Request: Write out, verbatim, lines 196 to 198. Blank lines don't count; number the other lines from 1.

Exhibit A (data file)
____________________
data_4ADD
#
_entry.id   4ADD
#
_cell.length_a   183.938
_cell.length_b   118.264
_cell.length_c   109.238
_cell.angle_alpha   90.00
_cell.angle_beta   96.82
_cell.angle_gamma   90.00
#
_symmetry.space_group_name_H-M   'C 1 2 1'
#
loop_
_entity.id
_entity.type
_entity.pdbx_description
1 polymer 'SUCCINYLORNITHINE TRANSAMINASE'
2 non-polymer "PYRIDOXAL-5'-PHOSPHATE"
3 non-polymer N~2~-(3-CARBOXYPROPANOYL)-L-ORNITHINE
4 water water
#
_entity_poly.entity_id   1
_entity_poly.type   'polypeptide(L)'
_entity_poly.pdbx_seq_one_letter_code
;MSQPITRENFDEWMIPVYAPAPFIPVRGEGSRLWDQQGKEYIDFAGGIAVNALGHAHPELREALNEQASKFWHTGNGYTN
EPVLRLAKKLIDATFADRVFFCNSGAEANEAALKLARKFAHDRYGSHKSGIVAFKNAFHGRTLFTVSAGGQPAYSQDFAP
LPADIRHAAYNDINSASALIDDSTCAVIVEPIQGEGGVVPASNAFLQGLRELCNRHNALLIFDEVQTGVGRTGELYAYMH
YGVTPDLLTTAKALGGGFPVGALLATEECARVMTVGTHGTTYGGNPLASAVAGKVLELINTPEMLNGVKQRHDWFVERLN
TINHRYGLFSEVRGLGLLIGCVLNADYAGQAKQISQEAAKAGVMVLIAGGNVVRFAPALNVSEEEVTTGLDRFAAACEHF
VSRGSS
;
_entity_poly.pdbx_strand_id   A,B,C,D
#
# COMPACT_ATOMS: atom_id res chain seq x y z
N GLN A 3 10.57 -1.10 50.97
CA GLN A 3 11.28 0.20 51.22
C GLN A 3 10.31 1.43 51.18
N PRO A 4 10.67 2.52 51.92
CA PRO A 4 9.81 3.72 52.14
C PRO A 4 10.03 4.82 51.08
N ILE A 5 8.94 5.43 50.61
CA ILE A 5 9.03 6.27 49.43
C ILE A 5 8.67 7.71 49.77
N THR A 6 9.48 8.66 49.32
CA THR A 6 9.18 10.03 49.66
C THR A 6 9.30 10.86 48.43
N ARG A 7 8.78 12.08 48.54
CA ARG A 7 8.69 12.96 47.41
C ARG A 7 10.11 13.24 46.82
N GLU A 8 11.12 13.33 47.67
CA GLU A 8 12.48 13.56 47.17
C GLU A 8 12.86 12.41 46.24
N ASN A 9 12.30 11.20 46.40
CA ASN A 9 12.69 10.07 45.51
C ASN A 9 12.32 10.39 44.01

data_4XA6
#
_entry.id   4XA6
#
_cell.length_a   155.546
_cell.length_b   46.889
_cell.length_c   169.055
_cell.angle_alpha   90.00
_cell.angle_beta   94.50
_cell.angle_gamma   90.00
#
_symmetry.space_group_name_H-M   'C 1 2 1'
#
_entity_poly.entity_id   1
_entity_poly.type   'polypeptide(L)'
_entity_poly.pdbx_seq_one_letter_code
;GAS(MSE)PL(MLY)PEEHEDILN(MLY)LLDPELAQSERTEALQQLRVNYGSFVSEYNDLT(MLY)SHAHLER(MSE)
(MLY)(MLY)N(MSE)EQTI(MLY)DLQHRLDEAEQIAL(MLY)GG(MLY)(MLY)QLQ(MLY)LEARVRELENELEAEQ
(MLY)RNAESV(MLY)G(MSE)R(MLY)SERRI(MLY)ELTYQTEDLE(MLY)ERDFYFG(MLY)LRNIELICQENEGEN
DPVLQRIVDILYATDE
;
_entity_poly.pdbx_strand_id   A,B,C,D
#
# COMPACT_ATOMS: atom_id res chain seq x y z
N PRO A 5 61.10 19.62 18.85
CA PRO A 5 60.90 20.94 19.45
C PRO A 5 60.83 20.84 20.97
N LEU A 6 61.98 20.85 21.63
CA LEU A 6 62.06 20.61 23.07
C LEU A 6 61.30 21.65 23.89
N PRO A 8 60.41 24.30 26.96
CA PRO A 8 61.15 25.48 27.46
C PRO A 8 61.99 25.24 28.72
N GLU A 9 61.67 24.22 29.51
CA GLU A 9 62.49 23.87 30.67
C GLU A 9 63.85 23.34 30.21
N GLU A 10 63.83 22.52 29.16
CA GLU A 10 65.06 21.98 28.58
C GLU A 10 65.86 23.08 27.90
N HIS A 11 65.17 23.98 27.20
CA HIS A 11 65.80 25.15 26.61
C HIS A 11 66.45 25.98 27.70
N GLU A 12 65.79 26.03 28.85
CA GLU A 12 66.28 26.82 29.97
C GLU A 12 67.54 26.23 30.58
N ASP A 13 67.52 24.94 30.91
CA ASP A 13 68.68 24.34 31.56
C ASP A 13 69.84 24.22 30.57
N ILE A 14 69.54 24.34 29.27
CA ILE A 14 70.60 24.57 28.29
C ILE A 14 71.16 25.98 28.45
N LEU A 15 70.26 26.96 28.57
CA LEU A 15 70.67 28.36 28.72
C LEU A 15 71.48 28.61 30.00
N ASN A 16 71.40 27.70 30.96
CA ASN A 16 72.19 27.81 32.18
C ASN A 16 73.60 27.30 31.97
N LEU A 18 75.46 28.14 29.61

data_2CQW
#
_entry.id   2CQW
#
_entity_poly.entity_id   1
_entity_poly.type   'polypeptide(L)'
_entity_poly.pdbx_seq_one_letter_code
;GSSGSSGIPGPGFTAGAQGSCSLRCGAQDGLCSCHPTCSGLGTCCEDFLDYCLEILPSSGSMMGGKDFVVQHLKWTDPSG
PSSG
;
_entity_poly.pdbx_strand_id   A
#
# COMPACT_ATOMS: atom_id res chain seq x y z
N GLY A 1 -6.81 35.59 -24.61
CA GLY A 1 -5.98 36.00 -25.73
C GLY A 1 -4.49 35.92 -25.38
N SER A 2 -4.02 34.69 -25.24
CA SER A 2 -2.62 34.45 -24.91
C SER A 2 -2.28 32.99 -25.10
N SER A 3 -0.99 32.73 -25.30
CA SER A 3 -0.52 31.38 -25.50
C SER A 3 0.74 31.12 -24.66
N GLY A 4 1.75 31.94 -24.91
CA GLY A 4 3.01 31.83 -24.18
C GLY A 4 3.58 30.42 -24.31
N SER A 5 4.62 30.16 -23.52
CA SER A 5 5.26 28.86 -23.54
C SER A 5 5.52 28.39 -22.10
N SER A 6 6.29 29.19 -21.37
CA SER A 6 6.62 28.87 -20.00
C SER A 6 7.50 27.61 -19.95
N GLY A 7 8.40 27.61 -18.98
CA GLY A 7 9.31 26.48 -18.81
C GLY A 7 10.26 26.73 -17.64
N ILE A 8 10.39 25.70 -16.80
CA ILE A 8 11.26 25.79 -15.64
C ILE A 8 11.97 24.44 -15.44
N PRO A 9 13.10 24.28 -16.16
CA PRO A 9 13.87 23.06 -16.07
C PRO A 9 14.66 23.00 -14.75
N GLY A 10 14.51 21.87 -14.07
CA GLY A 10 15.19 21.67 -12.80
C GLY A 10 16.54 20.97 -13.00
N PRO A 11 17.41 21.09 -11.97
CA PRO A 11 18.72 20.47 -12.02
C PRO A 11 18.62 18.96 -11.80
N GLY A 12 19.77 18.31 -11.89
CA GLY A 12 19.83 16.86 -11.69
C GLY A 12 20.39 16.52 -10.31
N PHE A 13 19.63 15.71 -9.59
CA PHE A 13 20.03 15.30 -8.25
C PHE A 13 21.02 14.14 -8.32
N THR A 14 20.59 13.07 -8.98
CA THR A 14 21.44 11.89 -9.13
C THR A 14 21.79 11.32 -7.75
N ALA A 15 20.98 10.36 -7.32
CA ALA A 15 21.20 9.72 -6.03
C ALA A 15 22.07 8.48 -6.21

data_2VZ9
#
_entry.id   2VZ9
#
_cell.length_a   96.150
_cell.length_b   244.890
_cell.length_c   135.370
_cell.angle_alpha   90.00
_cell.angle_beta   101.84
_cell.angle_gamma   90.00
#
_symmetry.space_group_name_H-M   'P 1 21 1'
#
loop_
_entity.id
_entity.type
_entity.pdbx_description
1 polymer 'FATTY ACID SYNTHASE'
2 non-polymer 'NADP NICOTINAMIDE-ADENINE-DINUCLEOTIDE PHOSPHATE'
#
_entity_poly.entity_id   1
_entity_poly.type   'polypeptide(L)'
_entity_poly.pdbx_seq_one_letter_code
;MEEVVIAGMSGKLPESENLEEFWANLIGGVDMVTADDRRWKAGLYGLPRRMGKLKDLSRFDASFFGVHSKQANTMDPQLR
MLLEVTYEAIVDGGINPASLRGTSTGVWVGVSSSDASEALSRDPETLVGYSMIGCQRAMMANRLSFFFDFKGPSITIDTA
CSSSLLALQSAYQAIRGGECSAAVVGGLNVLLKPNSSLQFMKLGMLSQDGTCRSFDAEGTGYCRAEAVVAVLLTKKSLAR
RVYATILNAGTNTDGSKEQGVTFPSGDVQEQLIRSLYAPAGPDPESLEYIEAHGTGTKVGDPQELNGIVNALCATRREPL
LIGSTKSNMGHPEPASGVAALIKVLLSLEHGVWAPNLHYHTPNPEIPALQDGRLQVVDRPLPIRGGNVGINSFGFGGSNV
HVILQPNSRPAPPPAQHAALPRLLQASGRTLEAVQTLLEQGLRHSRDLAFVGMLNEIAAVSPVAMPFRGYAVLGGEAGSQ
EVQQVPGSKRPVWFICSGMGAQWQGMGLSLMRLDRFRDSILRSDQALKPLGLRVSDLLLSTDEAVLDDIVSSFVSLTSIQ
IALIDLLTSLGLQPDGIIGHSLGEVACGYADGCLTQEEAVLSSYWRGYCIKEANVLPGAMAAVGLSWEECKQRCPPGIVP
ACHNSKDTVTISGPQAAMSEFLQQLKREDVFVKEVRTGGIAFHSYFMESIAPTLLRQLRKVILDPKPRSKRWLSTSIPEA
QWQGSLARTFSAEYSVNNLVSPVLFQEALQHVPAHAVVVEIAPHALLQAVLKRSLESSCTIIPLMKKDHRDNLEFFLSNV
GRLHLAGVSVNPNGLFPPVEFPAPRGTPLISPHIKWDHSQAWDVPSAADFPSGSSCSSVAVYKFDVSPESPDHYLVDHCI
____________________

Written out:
;MEEVVIAGMSGKLPESENLEEFWANLIGGVDMVTADDRRWKAGLYGLPRRMGKLKDLSRFDASFFGVHSKQANTMDPQLR
MLLEVTYEAIVDGGINPASLRGTSTGVWVGVSSSDASEALSRDPETLVGYSMIGCQRAMMANRLSFFFDFKGPSITIDTA
CSSSLLALQSAYQAIRGGECSAAVVGGLNVLLKPNSSLQFMKLGMLSQDGTCRSFDAEGTGYCRAEAVVAVLLTKKSLAR